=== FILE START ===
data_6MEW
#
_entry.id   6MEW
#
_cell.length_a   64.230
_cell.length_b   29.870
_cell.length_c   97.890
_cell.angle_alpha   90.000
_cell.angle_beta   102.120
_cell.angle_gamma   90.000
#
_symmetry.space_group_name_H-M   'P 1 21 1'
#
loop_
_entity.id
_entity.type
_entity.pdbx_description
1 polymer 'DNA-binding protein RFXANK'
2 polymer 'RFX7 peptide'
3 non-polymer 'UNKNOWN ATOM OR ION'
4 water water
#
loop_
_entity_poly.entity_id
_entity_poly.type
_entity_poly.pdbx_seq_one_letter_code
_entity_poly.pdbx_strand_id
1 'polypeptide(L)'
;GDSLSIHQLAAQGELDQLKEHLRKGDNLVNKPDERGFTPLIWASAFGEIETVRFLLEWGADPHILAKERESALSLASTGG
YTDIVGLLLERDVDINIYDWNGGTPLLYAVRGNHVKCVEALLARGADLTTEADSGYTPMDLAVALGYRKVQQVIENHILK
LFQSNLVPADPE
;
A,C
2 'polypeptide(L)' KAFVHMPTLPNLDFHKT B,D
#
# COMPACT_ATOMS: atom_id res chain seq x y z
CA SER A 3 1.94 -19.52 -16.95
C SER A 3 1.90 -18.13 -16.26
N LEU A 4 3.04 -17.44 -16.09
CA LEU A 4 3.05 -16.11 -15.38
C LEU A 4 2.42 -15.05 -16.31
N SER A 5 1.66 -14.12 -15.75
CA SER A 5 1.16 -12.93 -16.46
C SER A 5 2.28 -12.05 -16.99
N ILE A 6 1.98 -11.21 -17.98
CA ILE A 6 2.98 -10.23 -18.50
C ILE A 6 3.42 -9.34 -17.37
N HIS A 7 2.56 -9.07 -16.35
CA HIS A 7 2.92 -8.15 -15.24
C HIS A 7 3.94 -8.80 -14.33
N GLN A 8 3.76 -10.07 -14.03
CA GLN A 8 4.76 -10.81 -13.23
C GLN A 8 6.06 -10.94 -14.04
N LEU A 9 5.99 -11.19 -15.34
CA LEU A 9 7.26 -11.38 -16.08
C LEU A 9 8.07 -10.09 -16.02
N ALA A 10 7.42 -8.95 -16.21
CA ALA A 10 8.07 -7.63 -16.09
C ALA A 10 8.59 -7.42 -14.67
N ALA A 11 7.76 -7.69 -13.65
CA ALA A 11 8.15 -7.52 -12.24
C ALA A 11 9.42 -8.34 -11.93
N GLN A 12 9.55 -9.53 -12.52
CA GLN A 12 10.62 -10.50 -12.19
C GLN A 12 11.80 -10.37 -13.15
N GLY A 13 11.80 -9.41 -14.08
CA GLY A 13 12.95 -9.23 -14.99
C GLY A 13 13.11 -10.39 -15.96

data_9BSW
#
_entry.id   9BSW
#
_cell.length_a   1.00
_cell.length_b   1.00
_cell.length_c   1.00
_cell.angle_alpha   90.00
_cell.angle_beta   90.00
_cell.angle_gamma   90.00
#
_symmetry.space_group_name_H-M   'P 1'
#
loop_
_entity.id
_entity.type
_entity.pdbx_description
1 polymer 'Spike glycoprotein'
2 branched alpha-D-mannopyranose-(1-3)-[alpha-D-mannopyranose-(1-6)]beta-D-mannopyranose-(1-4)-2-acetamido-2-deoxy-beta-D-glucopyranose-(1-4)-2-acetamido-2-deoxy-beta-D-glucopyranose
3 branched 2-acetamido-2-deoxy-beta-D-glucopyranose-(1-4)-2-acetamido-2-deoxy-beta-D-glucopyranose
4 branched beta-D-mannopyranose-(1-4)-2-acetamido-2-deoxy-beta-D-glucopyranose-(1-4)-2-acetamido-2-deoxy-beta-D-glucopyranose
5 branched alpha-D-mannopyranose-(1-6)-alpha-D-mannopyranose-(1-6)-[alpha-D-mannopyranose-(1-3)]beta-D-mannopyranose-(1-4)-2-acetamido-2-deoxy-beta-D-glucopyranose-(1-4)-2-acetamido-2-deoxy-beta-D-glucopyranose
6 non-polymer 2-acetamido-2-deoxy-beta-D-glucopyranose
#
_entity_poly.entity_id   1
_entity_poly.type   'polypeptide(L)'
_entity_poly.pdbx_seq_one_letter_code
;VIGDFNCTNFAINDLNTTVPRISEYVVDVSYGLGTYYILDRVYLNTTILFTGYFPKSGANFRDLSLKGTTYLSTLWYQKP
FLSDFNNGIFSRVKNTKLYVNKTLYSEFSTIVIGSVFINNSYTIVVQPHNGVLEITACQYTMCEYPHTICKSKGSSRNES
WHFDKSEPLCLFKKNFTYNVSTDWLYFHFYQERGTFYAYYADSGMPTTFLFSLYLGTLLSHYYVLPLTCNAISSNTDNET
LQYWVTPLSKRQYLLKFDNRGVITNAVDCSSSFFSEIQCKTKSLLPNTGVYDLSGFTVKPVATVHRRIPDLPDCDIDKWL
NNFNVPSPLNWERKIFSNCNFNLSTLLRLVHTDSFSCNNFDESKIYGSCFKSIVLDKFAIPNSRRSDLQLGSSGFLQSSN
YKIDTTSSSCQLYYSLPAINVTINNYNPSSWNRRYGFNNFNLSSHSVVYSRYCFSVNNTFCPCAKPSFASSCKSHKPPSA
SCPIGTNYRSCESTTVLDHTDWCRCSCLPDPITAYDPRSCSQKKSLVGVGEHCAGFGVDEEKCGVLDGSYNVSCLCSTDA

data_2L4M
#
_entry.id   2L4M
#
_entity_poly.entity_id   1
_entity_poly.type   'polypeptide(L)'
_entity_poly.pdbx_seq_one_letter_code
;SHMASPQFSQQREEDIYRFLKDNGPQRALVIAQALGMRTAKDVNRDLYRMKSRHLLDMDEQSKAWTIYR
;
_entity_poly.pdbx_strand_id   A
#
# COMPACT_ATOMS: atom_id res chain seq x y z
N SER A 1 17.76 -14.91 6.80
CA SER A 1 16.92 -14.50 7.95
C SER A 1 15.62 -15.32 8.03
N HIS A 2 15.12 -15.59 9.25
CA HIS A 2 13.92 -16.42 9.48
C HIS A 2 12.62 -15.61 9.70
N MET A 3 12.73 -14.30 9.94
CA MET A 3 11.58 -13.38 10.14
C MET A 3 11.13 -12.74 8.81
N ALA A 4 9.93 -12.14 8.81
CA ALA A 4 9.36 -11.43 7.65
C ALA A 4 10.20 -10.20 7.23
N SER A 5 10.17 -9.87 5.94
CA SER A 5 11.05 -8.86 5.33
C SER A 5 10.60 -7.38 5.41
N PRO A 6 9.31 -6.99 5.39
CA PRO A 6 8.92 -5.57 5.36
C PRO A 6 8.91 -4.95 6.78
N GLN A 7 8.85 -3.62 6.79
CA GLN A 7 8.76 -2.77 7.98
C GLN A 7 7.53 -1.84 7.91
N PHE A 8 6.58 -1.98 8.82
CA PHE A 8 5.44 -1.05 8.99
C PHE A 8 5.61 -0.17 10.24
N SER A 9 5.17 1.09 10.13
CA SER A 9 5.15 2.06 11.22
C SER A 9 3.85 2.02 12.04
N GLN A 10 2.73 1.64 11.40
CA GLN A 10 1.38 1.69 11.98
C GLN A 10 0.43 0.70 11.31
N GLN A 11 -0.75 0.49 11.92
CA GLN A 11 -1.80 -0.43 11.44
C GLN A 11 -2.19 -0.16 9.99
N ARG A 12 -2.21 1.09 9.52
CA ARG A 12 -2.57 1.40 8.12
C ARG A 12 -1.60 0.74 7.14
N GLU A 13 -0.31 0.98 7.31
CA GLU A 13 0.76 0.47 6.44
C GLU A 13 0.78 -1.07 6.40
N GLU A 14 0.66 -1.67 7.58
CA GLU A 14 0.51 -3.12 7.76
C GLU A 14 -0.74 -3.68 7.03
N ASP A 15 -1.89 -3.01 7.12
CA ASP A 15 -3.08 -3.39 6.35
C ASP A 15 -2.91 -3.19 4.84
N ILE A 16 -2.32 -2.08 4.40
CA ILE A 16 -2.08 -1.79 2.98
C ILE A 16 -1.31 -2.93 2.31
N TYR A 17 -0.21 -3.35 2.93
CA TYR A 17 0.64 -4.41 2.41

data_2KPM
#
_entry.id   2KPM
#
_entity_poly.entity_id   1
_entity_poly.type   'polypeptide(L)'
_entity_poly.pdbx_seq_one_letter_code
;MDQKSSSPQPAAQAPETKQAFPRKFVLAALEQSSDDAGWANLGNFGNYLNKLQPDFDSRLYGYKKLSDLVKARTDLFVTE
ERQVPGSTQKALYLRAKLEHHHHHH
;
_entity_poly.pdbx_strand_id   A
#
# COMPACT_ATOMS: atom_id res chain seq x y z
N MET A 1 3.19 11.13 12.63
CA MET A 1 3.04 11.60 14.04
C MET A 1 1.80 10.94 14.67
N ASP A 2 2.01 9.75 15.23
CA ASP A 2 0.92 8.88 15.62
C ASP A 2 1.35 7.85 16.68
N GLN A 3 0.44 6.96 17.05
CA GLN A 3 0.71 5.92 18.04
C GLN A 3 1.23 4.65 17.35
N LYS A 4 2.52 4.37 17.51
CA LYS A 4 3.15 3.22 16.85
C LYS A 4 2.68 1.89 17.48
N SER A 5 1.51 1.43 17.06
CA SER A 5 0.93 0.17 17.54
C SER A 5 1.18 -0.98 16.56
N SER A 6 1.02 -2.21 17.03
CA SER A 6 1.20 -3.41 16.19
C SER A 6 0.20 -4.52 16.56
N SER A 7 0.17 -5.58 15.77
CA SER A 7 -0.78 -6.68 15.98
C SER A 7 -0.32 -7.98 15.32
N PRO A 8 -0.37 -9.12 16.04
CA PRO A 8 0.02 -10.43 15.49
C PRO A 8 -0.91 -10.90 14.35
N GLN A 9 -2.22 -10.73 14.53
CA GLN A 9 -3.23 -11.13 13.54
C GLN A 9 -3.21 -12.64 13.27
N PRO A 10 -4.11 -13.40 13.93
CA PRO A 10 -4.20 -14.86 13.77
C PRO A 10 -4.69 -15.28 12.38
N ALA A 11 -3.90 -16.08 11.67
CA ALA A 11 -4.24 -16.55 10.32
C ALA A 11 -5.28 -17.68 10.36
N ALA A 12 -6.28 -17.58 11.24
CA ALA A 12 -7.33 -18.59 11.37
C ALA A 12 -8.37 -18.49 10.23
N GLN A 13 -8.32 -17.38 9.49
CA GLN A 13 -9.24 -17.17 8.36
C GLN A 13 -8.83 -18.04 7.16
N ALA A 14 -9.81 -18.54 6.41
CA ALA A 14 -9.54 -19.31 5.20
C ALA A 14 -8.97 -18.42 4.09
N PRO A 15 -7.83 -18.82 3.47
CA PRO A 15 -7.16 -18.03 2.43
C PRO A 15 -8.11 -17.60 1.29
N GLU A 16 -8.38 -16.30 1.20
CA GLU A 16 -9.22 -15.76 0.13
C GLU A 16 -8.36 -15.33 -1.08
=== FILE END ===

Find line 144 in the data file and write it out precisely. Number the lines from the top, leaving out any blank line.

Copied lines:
C GLN A 10 0.43 0.70 11.31